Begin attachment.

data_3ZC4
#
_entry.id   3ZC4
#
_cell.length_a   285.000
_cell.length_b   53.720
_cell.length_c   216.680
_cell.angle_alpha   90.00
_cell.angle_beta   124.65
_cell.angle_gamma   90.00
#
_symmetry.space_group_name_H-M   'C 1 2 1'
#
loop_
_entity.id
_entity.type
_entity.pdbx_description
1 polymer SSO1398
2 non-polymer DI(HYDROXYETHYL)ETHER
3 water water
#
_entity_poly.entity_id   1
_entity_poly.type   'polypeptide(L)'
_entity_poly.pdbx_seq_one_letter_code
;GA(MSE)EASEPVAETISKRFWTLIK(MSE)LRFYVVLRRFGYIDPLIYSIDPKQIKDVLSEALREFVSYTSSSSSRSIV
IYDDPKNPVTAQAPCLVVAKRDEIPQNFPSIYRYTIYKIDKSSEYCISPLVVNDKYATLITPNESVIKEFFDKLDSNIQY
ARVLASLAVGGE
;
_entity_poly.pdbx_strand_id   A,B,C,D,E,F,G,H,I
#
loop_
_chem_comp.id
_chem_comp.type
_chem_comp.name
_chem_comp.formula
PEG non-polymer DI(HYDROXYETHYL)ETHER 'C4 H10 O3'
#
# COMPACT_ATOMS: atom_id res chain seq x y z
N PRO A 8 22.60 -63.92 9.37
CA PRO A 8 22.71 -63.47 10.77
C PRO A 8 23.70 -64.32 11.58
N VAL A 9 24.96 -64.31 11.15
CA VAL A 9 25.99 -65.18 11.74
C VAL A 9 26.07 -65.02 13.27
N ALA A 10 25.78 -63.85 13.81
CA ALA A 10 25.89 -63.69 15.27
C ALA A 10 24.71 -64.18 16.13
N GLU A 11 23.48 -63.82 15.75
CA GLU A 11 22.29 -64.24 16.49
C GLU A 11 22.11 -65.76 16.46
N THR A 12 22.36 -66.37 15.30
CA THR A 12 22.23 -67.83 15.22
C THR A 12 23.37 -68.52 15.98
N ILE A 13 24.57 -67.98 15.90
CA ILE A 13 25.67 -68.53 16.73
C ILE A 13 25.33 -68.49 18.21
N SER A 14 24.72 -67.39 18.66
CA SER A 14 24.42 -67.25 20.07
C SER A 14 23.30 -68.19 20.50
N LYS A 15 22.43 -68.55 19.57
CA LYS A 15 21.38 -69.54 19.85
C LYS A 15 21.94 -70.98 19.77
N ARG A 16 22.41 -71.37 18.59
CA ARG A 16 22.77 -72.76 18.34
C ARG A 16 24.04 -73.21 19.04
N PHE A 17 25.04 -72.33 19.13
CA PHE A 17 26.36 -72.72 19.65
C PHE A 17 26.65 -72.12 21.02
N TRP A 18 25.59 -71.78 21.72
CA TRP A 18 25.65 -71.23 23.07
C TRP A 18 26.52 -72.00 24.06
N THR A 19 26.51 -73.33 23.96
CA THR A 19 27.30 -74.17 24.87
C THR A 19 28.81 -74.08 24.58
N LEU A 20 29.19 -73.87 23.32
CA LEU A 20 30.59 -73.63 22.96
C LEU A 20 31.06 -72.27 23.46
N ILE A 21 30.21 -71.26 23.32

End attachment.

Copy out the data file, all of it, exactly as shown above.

data_3ZC4
#
_entry.id   3ZC4
#
_cell.length_a   285.000
_cell.length_b   53.720
_cell.length_c   216.680
_cell.angle_alpha   90.00
_cell.angle_beta   124.65
_cell.angle_gamma   90.00
#
_symmetry.space_group_name_H-M   'C 1 2 1'
#
loop_
_entity.id
_entity.type
_entity.pdbx_description
1 polymer SSO1398
2 non-polymer DI(HYDROXYETHYL)ETHER
3 water water
#
_entity_poly.entity_id   1
_entity_poly.type   'polypeptide(L)'
_entity_poly.pdbx_seq_one_letter_code
;GA(MSE)EASEPVAETISKRFWTLIK(MSE)LRFYVVLRRFGYIDPLIYSIDPKQIKDVLSEALREFVSYTSSSSSRSIV
IYDDPKNPVTAQAPCLVVAKRDEIPQNFPSIYRYTIYKIDKSSEYCISPLVVNDKYATLITPNESVIKEFFDKLDSNIQY
ARVLASLAVGGE
;
_entity_poly.pdbx_strand_id   A,B,C,D,E,F,G,H,I
#
loop_
_chem_comp.id
_chem_comp.type
_chem_comp.name
_chem_comp.formula
PEG non-polymer DI(HYDROXYETHYL)ETHER 'C4 H10 O3'
#
# COMPACT_ATOMS: atom_id res chain seq x y z
N PRO A 8 22.60 -63.92 9.37
CA PRO A 8 22.71 -63.47 10.77
C PRO A 8 23.70 -64.32 11.58
N VAL A 9 24.96 -64.31 11.15
CA VAL A 9 25.99 -65.18 11.74
C VAL A 9 26.07 -65.02 13.27
N ALA A 10 25.78 -63.85 13.81
CA ALA A 10 25.89 -63.69 15.27
C ALA A 10 24.71 -64.18 16.13
N GLU A 11 23.48 -63.82 15.75
CA GLU A 11 22.29 -64.24 16.49
C GLU A 11 22.11 -65.76 16.46
N THR A 12 22.36 -66.37 15.30
CA THR A 12 22.23 -67.83 15.22
C THR A 12 23.37 -68.52 15.98
N ILE A 13 24.57 -67.98 15.90
CA ILE A 13 25.67 -68.53 16.73
C ILE A 13 25.33 -68.49 18.21
N SER A 14 24.72 -67.39 18.66
CA SER A 14 24.42 -67.25 20.07
C SER A 14 23.30 -68.19 20.50
N LYS A 15 22.43 -68.55 19.57
CA LYS A 15 21.38 -69.54 19.85
C LYS A 15 21.94 -70.98 19.77
N ARG A 16 22.41 -71.37 18.59
CA ARG A 16 22.77 -72.76 18.34
C ARG A 16 24.04 -73.21 19.04
N PHE A 17 25.04 -72.33 19.13
CA PHE A 17 26.36 -72.72 19.65
C PHE A 17 26.65 -72.12 21.02
N TRP A 18 25.59 -71.78 21.72
CA TRP A 18 25.65 -71.23 23.07
C TRP A 18 26.52 -72.00 24.06
N THR A 19 26.51 -73.33 23.96
CA THR A 19 27.30 -74.17 24.87
C THR A 19 28.81 -74.08 24.58
N LEU A 20 29.19 -73.87 23.32
CA LEU A 20 30.59 -73.63 22.96
C LEU A 20 31.06 -72.27 23.46
N ILE A 21 30.21 -71.26 23.32